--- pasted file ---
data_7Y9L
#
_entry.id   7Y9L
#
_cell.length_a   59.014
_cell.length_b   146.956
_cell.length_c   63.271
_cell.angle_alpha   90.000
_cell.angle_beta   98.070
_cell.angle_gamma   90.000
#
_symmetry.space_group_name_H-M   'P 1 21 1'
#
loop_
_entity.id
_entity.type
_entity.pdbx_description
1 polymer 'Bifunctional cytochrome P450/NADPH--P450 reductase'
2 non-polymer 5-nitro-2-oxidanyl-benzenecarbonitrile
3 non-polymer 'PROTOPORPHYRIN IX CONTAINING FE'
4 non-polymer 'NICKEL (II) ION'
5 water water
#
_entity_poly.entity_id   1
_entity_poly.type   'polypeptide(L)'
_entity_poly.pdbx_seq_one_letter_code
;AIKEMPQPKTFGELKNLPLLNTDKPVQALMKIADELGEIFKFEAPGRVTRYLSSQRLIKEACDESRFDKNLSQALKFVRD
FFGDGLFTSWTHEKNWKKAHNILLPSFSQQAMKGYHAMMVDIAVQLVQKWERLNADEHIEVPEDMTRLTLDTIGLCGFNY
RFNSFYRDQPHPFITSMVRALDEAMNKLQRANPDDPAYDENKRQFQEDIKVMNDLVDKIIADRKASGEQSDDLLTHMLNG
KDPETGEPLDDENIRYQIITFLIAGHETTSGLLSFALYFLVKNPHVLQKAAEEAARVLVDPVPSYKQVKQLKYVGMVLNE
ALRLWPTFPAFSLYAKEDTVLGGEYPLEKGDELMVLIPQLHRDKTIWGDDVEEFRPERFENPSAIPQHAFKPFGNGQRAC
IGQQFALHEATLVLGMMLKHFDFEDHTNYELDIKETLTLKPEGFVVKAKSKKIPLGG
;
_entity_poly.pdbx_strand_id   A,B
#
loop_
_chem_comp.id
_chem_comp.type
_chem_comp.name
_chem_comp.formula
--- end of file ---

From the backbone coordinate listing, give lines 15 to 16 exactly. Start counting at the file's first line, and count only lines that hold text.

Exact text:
_entity.id
_entity.type